DSC00504
We both had a version of corned beef for lunch. I had corned beef hash served with a soft-fried egg. As with hash served with a poached egg, the soft yolk oozes through the fried beef and potatoes. But since it’s fried, the whites have more substance than the soft whites of a poached egg. The lunch also came with two pieces of excellent whole grain bread toasted Panini style.
Benjamin had a Rueben sandwich. I didn’t take a taste, but he said it was excellent. He’s had it there before. His sandwich came with fried potatoes that were topped with a white powder. Ben said it was powdered bacon. Hmmm.
The ‘Day Menu’ at Victory 44 is available until 3 p.m. Great for me since I love breakfast food like the hash. Another interesting item on the day menu that tempted me was something called salmon pastrami. I’ll have to try that some day. The dinner menu changes daily based on what’s available fresh and what the chefs are in the mood to prepare. The video on the web site describes their tasting menu, which sounds interesting to me.
So all in all, it was a great way to begin retirement. I’ll be back.

13 July 2013

Happy Hour bargains at Bar Louie, Mpls.

When Bar Louie opened in Uptown last year, my wife and I were intrigued. At the time, we weren’t aware that it’s a chain. But it sounded like a fun time especially the outdoor patio. It took almost a year, but we finally decided to try their happy hour.

Happy hour is a pretty good deal. We went intending to have one of their $7 martinis, which we did. They were good, and $7 is a pretty good price for a martini. But we actually had a little bit of a hard time deciding on which martini to order. Most of them seemed a little too fruity for our tastes, and we actually ended up getting pretty basic martinis.

For food, we got one order of calamari and a roasted vegetable flat bread. We liked the flat bread better. It had a nice crisp crust and the vegetables were very tasty. The calamari was good too, but was a little too greasy and gave my wife a stomach ache later in the evening.

We arrived early and had no trouble being seated at a table on the patio. We really liked our server. He was friendly and informative. So it was a pretty good experience, except for one thing. They do permit smoking on the outdoor patio, and there was a guy smoking a cigar two tables away. We were pretty much downwind from him, so for most of our time at the table, we would get whiffs of cigar smoke.

While we were there, we saw a flyer promoting $5 burgers on Tuesdays. The burgers on the menu looked pretty good, so we decided that for our next visit, we’d come during happy hour (for $3.50 beers) and each have a burger.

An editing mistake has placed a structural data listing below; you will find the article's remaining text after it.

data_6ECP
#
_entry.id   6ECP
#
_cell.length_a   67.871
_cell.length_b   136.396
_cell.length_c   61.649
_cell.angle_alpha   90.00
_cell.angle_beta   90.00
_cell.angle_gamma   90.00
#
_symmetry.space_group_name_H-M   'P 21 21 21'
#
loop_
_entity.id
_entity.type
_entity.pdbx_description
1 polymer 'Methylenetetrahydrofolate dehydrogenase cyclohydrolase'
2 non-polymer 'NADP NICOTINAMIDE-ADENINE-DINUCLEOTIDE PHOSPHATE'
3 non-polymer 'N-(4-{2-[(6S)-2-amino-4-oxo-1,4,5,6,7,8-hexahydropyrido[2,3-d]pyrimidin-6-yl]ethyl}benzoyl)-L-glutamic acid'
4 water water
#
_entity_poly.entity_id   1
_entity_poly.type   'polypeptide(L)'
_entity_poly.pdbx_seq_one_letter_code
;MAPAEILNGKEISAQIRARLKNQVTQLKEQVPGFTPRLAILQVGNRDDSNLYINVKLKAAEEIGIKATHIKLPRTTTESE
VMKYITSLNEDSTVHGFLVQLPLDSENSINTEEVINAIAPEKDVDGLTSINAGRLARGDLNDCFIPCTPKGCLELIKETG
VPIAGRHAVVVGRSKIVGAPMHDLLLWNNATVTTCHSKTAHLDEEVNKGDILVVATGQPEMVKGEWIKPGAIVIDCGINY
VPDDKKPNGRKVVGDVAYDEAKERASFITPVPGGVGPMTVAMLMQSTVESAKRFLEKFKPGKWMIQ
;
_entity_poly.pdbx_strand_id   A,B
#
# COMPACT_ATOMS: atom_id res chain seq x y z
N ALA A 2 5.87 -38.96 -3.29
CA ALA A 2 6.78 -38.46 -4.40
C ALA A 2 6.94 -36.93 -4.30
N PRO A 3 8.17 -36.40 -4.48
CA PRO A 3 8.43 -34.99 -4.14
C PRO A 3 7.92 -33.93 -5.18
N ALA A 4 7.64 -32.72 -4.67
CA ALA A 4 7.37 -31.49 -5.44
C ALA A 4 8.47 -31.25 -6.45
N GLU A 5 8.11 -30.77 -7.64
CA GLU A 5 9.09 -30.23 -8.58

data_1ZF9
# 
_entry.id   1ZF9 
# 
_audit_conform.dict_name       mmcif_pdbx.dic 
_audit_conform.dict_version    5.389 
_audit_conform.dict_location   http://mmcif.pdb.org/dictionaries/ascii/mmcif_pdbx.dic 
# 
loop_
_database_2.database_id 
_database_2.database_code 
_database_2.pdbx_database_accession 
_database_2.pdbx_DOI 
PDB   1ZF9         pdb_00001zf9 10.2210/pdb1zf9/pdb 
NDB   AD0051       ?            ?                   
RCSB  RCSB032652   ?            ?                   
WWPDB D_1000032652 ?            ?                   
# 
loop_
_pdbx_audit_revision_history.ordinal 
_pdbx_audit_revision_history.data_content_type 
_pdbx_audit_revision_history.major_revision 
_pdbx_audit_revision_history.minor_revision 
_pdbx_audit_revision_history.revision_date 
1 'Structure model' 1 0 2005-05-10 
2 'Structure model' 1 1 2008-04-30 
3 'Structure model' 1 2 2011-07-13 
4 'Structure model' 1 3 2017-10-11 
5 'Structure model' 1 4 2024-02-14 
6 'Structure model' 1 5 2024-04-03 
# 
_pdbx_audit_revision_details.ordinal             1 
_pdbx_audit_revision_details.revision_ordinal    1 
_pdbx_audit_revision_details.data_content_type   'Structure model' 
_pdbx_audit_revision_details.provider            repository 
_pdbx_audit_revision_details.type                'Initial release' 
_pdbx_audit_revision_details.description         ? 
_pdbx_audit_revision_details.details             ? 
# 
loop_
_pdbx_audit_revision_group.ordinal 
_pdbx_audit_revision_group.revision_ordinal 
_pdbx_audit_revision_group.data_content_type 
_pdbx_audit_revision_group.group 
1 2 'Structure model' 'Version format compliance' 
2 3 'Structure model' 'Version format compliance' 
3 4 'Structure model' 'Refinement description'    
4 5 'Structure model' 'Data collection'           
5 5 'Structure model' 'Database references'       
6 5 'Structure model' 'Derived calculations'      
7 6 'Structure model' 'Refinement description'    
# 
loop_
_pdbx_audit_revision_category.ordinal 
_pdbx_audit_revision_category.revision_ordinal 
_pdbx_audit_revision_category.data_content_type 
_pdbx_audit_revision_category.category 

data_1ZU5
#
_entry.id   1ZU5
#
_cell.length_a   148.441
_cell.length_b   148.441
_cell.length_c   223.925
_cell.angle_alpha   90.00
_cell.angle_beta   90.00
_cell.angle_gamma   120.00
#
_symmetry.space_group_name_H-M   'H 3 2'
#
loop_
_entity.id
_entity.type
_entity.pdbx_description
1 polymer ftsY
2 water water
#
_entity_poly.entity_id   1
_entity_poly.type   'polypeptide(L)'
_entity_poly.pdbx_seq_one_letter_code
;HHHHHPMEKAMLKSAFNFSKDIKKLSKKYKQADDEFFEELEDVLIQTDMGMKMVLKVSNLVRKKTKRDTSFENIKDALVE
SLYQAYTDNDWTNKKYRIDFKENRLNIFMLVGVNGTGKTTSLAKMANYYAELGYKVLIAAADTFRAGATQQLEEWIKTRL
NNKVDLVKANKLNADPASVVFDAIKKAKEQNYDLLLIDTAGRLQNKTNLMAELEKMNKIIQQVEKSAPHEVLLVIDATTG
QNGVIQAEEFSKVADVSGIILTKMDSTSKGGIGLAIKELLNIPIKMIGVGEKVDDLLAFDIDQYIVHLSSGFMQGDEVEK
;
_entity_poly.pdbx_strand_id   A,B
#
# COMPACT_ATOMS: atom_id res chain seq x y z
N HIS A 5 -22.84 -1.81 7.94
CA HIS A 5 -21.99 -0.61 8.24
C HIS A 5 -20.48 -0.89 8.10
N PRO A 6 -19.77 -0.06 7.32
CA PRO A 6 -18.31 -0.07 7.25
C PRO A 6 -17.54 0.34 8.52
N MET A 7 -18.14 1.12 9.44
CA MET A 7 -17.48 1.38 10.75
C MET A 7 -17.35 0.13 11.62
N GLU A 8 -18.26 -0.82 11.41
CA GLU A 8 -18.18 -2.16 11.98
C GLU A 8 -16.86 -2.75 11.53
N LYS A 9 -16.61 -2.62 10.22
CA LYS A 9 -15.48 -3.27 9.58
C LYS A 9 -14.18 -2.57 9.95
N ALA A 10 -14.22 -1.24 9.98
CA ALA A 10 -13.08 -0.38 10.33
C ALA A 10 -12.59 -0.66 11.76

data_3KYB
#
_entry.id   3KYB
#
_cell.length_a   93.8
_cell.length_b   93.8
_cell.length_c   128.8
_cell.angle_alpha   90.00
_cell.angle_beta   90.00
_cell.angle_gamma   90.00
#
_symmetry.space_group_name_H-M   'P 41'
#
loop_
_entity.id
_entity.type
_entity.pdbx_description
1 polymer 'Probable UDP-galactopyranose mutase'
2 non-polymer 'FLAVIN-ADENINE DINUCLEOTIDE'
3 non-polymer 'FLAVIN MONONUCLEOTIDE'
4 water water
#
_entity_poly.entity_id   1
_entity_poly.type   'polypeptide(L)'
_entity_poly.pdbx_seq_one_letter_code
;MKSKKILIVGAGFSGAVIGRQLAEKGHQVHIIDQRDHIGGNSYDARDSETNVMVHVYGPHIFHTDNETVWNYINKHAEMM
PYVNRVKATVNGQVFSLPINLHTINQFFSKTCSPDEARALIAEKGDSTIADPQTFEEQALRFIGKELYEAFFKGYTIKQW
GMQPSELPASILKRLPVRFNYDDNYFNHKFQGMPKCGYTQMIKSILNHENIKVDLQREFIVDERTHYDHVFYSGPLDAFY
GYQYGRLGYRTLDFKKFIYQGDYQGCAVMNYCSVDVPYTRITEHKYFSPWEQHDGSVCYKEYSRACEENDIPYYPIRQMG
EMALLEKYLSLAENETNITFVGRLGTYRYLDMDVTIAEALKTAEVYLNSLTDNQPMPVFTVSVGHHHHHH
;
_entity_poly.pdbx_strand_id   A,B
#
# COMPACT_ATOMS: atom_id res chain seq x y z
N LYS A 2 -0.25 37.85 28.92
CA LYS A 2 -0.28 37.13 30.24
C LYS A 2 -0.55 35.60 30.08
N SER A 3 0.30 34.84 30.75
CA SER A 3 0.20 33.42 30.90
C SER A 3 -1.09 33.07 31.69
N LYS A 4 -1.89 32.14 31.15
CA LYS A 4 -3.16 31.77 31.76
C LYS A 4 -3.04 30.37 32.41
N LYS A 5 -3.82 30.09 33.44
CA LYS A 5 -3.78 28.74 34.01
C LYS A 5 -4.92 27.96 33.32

So about a month later, that’s what we did. We don’t normally go out on Tuesdays, but this was a special occasion. (My last day in the office before retiring.) We got to Bar Louie a little later than our first visit, and as we anticipated, it was busier than before. We were told we’d have to wait up to 30 minutes for a table on the patio. We could wait in the lounge area outside and order a happy hour beer. That sounded ok to us. DSC00481

We settled in and a server came around. We asked for a beer list. Don’t have one, she said. What do you like, she asked. I told her I like an amber. Don’t have one, she said. So that kind of left me up in the air. I suppose I could have walked into the bar and looked at the taps to see if there was one that I’d like. Finally she suggested a beer and we both decided to try it.

Well, before the beer arrived, our buzzer started buzzing that our table was ready. Just then our server arrived and handed us our beers. We took them to the table with us. After we got seated, another server stopped by with a bill for the beers. We asked if they could be added to the tab for our food, but no, we had to pay the first server separately.

OK fine. Our food server was much friendlier, and also better at recommending beer. I had a second beer with my burger and liked it much better. The burgers were very good. I had a BBQ burger, and my wife had a ‘Blue Louis’ with blue cheese. By the way, you get a choice of Tater Tots or fries with the burger. Tater Tots … yum!

We were asked how we liked the meat cooked. I always ask for a burger to be cooked medium, but my wife likes burgers still pink in the middle. She was a little annoyed that the burger came out cooked through. As far as I’m concerned, I don’t think restaurants should bother trying to cook a burger to order. But if you give the customer a choice, then you ought to serve the food they way the customer wants it.

So here’s our bottom line on Bar Louis Uptown. It’s a fun locale. Not all of their servers are friendly. I don’t think we’d eat there during regular hours. But happy hour is a good bargain, as is the $5 burger promo on Tuesdays. So all in all, not bad.